Teaching European History in the 21st century is a three-year project that aims to respond to the needs of European Universities that are increasingly international by providing innovative didactic methods, and the development of innovative teaching materials.
TEH21 will result in innovative teaching material based on textual, visual and audiovisual sources produced by international author teams. At the end of the project, the following outputs will be published:
Learn more at: https://teh21.sites.uu.nl/
The project has been undertaken by Utrecht University, which is one of the oldest universities in the Netherlands since it was established in 1636. The Department of History and Art History is the largest department in the Faculty of Humanities and has a strong focus on international teaching and research cooperation. Furthermore, we have six project partners: The Autonomous University of Madrid (Universidad Autónoma de Madrid – UAM), which is a public university established in 1968, one of Spain’s most prominent higher education institutions. The Department of History at HU Berlin (Humboldt-Universität zu Berlin), which is one of the largest and most diverse centers for historical studies and research in Germany.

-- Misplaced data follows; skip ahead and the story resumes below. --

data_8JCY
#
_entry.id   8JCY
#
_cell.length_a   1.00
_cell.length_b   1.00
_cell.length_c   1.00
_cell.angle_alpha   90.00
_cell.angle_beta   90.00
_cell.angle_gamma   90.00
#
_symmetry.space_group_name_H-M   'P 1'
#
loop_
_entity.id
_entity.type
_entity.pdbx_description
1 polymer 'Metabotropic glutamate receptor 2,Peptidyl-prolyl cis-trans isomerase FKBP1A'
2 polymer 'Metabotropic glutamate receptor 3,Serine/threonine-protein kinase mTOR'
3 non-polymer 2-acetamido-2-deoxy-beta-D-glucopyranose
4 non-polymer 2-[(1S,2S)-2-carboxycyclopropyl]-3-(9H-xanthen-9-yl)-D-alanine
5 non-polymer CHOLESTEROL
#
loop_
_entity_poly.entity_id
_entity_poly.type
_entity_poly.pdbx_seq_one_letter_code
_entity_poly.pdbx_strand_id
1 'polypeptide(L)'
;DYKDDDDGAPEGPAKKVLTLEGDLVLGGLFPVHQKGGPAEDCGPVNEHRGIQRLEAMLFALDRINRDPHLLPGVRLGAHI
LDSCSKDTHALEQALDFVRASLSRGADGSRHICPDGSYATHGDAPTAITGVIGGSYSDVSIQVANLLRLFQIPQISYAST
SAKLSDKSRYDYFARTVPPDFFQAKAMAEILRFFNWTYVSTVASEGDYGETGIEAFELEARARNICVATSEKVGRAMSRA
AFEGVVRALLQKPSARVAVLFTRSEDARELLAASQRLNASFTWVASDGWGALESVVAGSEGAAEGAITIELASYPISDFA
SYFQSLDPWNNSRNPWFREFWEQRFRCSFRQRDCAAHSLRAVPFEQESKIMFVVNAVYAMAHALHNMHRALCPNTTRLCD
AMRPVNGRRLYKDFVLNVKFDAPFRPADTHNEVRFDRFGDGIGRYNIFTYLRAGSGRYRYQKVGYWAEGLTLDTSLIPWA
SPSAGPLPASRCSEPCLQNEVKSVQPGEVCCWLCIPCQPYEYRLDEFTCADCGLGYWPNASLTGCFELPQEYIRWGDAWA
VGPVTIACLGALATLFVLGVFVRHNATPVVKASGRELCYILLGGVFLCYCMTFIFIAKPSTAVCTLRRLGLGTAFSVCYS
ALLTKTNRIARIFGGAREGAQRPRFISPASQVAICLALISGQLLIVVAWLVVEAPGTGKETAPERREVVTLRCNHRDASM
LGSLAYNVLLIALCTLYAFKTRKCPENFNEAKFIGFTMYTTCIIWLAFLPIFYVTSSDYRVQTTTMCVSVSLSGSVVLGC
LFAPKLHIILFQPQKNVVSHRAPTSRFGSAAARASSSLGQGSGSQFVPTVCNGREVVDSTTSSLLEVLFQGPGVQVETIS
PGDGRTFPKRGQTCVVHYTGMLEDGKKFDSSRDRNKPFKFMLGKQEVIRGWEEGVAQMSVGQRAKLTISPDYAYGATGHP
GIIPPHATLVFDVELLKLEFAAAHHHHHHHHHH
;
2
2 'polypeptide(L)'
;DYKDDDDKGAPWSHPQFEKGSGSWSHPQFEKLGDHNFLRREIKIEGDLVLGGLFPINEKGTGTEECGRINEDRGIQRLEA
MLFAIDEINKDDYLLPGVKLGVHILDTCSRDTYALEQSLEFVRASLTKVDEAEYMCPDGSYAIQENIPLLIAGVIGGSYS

University of Sheffield, whose outstanding record of research has been consistently recognized by external bodies and it has been ranked among the UK’s top three History departments for the impact and quality of research in the Research Excellence Framework 2014. Charles University (CUNI, Univerzita Karlova) in Prague, the oldest University in Central Europe, founded in 1348. Eötvös Loránd University (ELTE), a Hungarian public research university based in Budapest, which was founded in 1635. Last but not least; The University of Lille (UDL), a multidisciplinary university of excellence at the heart of Northern Europe.
EuroClio will be working on the development of an online collection that will be uploaded in Historiana. It will be consisted of source collections in the original language and English translations, clustered around important themes in European history. Also, the primary sources mentioned and described in the textbook, which will be published in the end of the project, will be made available in the form of online source collections, in their original form and in English translation.
The project will be implemented with the financial support of the Erasmus+ Programme of the European Union as part of the initiative Football History for Inclusion –Innovative collaborations of school education and youth through the prism of local football history for social inclusion and diversity.
Steven Stegers (Executive Director)